Moody’s Investors Service cut its ratings on Long Island Power Authority citing the impact of Hurricane Sandy.

The rating on LIPA’sfirst lien revenue bonds was lowered to Baa1 from A3, Moody’s said Wednesday afternoon.

The downgrade affects $7 billion.

Moody’s also downgraded LIPA’s  second lien revenue bonds to Baa2 from Baa1 and its third lien New York State Energy Research and Development Authority notes to Baa3 from Baa2. The ratings outlook on LIPA remains negative.

The downgrade is connected with LIPA’s persistently weak credit metrics and the negative impact of Superstorm Sandy on LIPA, wrote vice president Laura Schumacher and managing director Chee Mee Hu.

As of Dec. 31 LIPA had “only about 37 days of liquidity” or 48 days, including available commercial paper, the analysts wrote. These levels are at the low end of Baa for these type of utilities, they wrote. At the end of March cash was at a similar level.

The authority’s liquidity position is still highly dependent on Federal Emergency Management Agency cost reimbursement, the analysts wrote. The amount and timing of this reimbursement is unclear.

Recently, FEMA is reported to have allocated $267 million for Sandy reimbursement. None of this has been disbursed. LIPA expects to receive $100 million of this in the week of May 20 and the rest in the following 45 days.

The intense scrutiny of LIPA that followed Sandy will make it more difficult for LIPA to enact rate increases or other possibly necessary steps to achieve financial stability, the analysts wrote.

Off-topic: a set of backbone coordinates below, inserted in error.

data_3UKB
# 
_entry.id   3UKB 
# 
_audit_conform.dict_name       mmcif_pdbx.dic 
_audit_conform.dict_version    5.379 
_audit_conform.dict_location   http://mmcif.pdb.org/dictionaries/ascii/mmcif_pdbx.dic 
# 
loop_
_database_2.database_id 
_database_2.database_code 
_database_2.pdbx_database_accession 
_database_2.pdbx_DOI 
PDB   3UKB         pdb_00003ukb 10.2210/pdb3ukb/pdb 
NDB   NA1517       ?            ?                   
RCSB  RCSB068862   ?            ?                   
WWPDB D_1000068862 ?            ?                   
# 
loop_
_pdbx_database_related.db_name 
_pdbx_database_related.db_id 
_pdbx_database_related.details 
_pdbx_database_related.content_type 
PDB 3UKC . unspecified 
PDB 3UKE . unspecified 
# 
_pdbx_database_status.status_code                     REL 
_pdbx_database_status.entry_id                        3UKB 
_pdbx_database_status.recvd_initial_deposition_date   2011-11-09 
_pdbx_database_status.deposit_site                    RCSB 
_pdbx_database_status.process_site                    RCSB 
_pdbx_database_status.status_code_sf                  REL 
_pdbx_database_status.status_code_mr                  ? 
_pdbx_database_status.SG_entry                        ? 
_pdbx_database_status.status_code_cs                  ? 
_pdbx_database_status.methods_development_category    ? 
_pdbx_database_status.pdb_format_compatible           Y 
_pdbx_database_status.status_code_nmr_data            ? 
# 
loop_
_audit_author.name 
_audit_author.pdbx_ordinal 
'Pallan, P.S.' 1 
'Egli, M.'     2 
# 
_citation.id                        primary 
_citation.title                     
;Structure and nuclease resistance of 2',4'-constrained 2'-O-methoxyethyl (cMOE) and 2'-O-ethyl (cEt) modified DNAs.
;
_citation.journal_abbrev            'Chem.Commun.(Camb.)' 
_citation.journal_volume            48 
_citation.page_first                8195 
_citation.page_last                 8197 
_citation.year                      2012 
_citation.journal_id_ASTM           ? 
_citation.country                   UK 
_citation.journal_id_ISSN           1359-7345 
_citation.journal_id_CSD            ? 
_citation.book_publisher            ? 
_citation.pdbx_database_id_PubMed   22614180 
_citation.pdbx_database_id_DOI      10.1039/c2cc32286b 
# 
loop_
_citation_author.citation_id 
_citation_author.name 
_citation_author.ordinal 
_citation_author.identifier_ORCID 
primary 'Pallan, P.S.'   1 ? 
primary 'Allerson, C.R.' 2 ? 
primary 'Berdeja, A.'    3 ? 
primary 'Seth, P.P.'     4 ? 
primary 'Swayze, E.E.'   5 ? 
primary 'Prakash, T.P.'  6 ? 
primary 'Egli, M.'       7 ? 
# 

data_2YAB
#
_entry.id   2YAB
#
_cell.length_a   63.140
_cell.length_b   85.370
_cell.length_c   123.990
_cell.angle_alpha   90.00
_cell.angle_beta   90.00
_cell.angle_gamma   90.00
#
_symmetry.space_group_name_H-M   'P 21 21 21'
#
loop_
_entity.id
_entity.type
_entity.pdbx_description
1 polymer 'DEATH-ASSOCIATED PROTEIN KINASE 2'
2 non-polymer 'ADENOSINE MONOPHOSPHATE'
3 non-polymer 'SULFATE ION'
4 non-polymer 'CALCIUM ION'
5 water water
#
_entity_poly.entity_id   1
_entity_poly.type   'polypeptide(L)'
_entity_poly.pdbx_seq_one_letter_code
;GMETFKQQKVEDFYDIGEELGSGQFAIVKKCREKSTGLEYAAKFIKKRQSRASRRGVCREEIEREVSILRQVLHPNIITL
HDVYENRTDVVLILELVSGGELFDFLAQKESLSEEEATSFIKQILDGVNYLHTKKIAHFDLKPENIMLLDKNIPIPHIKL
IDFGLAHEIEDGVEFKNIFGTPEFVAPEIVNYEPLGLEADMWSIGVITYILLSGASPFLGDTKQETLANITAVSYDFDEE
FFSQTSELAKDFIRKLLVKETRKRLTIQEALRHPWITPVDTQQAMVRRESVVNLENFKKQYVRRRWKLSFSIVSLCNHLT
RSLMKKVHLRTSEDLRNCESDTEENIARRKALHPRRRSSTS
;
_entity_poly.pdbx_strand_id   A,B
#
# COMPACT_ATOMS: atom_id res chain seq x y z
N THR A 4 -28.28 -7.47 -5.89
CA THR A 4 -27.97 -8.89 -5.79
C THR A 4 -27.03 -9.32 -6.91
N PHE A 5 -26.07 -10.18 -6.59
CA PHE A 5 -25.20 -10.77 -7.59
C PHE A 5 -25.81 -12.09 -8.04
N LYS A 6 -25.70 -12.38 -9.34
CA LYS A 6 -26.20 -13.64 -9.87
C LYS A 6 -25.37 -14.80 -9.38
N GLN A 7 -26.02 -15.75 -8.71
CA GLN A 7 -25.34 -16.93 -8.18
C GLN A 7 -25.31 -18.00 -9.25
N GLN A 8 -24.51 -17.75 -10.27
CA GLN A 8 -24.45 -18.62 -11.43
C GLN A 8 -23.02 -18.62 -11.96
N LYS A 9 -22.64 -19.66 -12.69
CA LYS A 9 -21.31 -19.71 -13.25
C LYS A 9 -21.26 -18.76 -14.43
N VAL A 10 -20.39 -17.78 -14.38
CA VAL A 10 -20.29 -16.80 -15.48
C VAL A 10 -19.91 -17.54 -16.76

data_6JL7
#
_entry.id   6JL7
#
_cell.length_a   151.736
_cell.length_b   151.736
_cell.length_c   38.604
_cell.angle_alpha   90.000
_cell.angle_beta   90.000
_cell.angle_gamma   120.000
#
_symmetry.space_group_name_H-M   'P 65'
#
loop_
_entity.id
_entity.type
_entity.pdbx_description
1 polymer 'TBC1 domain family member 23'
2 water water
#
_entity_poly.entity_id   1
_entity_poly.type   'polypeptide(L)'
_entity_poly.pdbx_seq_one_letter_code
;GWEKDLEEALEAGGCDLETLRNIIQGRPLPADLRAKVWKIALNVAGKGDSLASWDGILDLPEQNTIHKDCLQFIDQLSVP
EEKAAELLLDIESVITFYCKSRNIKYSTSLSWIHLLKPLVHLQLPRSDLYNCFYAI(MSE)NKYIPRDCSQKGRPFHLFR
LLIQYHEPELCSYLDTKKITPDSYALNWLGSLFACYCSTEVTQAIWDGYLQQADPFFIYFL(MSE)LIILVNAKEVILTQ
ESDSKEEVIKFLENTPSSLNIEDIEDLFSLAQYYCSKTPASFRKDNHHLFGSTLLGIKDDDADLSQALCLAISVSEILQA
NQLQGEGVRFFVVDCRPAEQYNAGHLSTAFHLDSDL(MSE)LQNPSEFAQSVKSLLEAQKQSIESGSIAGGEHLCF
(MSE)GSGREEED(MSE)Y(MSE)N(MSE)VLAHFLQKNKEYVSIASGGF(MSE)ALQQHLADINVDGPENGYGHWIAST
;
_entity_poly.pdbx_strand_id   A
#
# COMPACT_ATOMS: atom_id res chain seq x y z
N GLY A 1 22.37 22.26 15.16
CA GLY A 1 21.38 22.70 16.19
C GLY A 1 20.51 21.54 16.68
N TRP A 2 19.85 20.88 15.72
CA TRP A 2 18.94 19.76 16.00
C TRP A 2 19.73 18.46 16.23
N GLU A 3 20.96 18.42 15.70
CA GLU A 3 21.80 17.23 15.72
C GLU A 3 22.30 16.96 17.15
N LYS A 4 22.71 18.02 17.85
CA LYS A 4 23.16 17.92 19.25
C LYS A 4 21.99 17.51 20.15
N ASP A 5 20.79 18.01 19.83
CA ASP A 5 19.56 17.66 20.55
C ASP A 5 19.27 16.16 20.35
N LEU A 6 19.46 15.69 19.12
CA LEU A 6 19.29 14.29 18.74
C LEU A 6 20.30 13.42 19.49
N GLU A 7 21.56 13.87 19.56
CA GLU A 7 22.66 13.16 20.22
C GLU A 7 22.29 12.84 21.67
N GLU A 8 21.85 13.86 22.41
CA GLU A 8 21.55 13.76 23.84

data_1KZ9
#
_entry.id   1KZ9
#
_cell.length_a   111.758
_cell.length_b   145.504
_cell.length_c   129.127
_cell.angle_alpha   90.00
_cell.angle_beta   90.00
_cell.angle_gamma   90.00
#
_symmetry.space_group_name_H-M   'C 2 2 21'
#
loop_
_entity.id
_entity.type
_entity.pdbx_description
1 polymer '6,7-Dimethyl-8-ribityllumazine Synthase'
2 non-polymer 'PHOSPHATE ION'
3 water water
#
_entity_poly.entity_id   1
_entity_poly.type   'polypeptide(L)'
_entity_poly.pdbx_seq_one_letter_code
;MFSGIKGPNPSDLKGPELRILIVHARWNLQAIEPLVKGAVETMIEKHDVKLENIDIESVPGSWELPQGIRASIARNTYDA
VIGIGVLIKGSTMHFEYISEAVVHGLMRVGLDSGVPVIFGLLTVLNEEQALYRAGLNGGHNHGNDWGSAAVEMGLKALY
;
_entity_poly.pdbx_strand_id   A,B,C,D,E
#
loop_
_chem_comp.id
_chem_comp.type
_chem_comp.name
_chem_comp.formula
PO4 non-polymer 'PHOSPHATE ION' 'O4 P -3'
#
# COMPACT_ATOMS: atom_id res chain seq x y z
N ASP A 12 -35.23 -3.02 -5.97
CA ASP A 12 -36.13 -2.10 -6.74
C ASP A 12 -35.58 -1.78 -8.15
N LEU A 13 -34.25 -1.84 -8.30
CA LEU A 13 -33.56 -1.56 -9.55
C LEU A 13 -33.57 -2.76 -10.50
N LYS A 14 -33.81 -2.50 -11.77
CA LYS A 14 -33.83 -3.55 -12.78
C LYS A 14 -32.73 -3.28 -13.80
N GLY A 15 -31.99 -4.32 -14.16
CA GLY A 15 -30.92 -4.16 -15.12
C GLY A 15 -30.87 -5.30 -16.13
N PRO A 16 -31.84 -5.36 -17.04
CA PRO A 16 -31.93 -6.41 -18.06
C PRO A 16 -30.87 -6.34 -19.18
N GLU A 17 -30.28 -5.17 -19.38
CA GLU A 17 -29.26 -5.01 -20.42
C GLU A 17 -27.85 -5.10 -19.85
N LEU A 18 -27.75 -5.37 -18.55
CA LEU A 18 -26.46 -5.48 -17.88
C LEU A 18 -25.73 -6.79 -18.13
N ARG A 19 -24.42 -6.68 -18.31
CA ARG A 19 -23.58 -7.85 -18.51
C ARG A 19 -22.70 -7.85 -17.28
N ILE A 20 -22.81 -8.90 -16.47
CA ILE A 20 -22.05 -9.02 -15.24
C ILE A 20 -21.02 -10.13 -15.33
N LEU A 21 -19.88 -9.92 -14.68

On the plus side, LIPA’s cash strain has eased since it recently gained a $500 million credit facility, they wrote.

PSEG has a generally positive reputation, Schumacher told The Bond Buyer. If the New Jersey utility were to take over most of LIPA’s operations, as New York Gov. Andrew Cuomo proposed Monday, it would be a generally positive step, she said.

However, Cuomo’s proposal would make it more difficult for LIPA to make rate changes. “It would be onerous,” though it is unclear if the Cuomo’s draft proposal will be passed, she said.

The proposal’s provisions making it more difficult for LIPA to change rates is one reason for the rating’s negative outlook, Schumacher said.

Cuomo is also proposing a three year rate freeze.  “We view rate freezes as negative for credit quality,” the analysts wrote.

“We are disappointed by Moody’s actions considering the aggressive steps LIPA and our board of trustees have taken to raise liquidity and maintain financial strength,” said LIPA chief financial officer Michael Taunton. “We continue to work with federal and state government towards full and timely FEMA reimbursement for Superstorm Sandy as well as additional monies for future storm hardening projects in order to continue the strengthening of our infrastructure. We take our credit rating very seriously and will continue to take actions that protect our bondholders and customers.”

Richard Kaufmann, the New York chairman of energy and finance, said the governor proposed some steps that the report indicated would improve the rating. . These include “ making sure FEMA funds are paid out on time, a timely transition for PSEG to take over operations and establishing a reformed LIPA board structure to keep [its] tax exempt status to maintain bond covenants,” Kauffman said.

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